This is the same process used in genetic engineering of crops – moving a gene code for a protein or group of proteins from one organism into another. More on that later.
Proteins and Allergies
An allergy is essentially an immune response to something that’s not normally dangerous. Those pollen grains that are the source of so much misery don’t actually pose a threat, but your immune system may react as if it is. Your immune system makes particular antibodies called IgE that are able to bind some protein from the pollen. Those IgE antibodies coat the surface of mast cells, which are filled with a bunch of reactive molecules like histamines that make your immune system freak out. Mast cells evolved to combat parasitic worms and other infections, and when the immune response is directed appropriately, it’s a good defense – a little bit of inflammation is better than an infection.
When it’s directed against something abundant and harmless though, that’s when suffering ensues. Immune responses to all sorts of things have been reported, from the relatively common seasonal allergies to different types of pollen, to dust mites, to semen. Though these allergies can be quite unpleasant for the afflicted, but are usually not life threatening. Allergies to food, on the other hand, can be significantly more severe.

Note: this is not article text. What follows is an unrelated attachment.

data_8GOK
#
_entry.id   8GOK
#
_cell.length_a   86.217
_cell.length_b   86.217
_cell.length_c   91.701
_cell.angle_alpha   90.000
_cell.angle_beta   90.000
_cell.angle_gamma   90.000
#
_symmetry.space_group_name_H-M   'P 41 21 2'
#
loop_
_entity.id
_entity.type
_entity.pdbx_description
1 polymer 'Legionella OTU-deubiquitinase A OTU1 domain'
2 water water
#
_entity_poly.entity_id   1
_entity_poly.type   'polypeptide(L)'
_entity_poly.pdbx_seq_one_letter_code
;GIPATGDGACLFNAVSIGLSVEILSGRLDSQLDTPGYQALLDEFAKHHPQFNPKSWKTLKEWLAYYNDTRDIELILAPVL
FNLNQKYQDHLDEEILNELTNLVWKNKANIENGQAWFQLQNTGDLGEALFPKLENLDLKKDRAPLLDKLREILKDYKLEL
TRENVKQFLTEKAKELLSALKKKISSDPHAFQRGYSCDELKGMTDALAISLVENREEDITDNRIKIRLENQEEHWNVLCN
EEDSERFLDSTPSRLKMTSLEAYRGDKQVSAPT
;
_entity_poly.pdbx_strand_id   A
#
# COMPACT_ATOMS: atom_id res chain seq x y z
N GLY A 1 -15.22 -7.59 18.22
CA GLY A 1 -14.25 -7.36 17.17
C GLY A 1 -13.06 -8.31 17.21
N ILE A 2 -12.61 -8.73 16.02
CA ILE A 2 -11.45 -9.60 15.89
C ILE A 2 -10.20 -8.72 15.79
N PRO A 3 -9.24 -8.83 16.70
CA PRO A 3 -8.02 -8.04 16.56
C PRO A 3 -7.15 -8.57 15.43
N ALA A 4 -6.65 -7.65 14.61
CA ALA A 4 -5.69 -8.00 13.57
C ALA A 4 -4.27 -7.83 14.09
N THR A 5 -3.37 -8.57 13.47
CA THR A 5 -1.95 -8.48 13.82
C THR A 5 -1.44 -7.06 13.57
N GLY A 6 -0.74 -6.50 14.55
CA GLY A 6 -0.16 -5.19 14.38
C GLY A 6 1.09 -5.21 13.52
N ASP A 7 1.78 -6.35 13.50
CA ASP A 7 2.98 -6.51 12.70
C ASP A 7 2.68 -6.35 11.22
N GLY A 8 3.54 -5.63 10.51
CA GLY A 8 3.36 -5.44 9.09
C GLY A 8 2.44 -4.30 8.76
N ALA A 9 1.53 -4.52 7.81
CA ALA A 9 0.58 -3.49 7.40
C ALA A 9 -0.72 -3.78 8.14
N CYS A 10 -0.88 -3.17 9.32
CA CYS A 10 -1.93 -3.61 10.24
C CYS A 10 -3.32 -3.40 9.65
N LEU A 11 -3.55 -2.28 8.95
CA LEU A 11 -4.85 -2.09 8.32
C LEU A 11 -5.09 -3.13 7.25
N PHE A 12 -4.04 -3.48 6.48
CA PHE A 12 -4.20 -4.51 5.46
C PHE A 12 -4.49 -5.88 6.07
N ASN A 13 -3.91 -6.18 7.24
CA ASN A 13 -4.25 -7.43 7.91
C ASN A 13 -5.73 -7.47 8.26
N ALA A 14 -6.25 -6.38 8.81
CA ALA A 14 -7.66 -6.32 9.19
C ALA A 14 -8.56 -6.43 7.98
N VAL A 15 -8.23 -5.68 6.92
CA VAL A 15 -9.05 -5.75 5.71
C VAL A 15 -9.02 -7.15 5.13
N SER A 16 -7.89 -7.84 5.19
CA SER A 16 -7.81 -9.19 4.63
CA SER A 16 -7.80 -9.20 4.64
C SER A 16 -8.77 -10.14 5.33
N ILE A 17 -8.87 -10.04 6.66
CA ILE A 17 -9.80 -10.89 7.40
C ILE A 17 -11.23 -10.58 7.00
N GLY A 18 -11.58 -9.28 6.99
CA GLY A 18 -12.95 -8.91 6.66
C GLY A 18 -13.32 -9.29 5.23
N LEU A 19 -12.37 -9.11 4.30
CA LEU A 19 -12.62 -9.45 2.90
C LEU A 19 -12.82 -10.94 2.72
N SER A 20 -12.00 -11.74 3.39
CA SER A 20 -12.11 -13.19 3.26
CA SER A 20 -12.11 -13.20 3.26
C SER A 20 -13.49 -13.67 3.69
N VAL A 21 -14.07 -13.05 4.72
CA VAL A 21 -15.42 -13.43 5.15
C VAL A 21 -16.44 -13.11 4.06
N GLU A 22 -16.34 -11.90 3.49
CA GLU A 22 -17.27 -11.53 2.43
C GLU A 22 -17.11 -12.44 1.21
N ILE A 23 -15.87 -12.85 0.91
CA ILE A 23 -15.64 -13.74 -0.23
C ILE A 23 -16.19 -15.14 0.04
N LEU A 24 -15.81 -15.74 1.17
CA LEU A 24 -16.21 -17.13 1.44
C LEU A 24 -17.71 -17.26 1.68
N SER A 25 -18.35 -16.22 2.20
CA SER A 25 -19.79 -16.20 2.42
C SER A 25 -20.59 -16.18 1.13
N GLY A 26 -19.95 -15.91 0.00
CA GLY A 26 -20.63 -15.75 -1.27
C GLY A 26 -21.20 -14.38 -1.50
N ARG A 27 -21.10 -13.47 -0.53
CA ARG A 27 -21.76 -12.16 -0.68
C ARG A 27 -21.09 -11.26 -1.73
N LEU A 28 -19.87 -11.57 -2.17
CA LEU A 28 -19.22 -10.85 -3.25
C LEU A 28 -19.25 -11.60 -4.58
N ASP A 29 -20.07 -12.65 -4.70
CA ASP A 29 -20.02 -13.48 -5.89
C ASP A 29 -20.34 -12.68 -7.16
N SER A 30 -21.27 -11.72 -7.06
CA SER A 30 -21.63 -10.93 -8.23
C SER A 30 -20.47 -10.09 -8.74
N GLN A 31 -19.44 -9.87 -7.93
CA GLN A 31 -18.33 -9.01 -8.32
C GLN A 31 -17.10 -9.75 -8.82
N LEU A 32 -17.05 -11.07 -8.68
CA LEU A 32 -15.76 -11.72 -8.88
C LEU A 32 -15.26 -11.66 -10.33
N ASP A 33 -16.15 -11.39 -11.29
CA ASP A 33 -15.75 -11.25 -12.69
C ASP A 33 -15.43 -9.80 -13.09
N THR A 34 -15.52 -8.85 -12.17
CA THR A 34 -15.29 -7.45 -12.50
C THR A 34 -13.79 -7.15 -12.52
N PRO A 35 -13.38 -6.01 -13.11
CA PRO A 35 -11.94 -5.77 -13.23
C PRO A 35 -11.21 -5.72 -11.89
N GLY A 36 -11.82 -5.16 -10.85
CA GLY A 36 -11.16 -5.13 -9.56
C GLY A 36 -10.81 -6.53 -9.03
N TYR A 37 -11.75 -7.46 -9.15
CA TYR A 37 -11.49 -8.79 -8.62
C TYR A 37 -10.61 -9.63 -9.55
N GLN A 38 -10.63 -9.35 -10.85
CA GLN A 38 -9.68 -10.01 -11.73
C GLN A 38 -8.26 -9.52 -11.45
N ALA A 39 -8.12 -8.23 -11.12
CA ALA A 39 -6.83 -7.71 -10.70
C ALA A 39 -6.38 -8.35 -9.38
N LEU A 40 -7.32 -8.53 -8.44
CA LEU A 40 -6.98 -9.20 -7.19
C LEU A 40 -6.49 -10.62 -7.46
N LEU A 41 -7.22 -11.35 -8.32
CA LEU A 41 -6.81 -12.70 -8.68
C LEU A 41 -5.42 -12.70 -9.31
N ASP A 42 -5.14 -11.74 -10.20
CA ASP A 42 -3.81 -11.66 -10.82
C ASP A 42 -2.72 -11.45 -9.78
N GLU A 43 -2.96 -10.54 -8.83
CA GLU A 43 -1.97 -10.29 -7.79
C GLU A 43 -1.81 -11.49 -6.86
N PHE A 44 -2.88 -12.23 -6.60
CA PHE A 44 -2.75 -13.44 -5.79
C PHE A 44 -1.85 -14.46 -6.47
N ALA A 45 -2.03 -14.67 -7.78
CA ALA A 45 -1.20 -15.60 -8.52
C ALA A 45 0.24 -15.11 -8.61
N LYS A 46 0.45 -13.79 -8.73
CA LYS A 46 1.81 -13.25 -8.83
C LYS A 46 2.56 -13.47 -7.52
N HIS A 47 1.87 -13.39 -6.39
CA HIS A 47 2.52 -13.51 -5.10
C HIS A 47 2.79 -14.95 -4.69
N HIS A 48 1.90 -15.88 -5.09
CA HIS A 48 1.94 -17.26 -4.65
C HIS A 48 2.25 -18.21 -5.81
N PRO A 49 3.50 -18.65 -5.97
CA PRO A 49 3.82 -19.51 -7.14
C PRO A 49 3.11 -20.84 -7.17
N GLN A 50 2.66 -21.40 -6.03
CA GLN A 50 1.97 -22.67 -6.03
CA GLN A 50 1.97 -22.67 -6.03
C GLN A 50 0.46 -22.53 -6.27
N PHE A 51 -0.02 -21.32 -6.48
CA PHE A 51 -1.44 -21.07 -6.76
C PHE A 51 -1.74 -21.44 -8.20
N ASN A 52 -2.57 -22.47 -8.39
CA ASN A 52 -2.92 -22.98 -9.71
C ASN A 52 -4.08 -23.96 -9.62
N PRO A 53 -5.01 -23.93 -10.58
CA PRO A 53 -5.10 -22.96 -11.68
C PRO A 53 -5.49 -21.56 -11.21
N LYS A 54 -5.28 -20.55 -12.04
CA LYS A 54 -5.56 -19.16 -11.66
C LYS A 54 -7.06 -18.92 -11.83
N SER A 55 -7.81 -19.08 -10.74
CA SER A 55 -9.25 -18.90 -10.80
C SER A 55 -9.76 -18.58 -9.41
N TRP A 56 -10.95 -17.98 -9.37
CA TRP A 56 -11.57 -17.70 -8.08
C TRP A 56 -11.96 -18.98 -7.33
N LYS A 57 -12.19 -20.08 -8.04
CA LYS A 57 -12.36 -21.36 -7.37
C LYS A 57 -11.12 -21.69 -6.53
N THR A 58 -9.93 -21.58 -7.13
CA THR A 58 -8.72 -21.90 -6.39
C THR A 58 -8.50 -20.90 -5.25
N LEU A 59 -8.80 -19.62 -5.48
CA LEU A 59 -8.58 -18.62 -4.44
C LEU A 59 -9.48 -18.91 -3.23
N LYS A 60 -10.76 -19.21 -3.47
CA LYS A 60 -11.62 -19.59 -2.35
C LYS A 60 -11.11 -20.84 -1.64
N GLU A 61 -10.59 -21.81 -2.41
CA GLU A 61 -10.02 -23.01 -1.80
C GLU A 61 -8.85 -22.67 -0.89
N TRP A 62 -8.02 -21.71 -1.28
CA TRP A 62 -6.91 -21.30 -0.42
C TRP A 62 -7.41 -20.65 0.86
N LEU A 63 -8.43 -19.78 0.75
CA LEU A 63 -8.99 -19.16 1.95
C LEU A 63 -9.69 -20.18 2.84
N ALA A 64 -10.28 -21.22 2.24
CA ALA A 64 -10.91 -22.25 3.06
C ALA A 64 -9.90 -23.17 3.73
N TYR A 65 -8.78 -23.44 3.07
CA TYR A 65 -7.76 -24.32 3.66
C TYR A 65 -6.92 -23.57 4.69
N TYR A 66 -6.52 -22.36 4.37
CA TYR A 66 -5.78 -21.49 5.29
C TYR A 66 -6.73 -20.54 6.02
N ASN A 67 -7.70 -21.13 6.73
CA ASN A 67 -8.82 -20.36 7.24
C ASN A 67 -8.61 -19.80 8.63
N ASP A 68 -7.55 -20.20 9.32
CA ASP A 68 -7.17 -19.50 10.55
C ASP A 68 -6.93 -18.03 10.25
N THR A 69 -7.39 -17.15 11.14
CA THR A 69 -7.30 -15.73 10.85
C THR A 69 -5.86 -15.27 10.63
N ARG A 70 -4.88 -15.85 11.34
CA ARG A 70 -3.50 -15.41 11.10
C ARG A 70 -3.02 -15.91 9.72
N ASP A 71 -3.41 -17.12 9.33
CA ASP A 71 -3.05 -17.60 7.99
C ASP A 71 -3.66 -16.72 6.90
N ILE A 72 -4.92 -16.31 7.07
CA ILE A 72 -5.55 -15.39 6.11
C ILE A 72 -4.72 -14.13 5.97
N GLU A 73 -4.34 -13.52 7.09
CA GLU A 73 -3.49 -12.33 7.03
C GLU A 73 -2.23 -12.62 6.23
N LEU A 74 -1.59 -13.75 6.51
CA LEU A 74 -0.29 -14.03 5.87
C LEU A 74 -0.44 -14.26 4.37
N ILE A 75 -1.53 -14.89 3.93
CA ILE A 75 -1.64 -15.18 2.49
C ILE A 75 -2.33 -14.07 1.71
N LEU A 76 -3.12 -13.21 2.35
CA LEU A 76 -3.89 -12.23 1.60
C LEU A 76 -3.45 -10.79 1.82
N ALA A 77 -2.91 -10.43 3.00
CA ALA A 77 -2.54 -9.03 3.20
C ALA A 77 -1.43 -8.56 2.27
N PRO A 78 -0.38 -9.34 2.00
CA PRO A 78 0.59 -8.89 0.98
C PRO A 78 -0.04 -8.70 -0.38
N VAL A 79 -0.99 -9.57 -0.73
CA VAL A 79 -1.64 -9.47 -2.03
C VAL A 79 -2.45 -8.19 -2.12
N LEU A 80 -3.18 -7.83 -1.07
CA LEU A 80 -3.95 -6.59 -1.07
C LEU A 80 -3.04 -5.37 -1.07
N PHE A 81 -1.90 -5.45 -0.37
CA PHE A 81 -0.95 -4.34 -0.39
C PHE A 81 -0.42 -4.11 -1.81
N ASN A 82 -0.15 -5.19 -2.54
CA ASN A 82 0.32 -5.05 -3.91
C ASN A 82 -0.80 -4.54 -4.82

Because food allergies can lead to anaphylaxis and death, it’s perhaps understandable that people are worried about manipulation of food. But remember – allergies are a response to a particular protein. Our immune systems can distinguish between different proteins quite well, but is completely unaware of the source of that protein.
Case Studies on GMOs and Allergies
Before getting started, let’s go back to the statement from UCS that I find so objectionable:
[GE crops] may produce new allergens and toxins [emphasis mine]
This is patently false – genetic engineering techniques allow us to precisely add genes of known structure and function to crops. It would in principle be possible to engineer corn that expresses anthrax toxin, or introduce peanut allergens into soybeans, but this would have to be by malicious intent of the scientists, not some accident. We know how genes work, and we know what kind of protein an individual gene will make.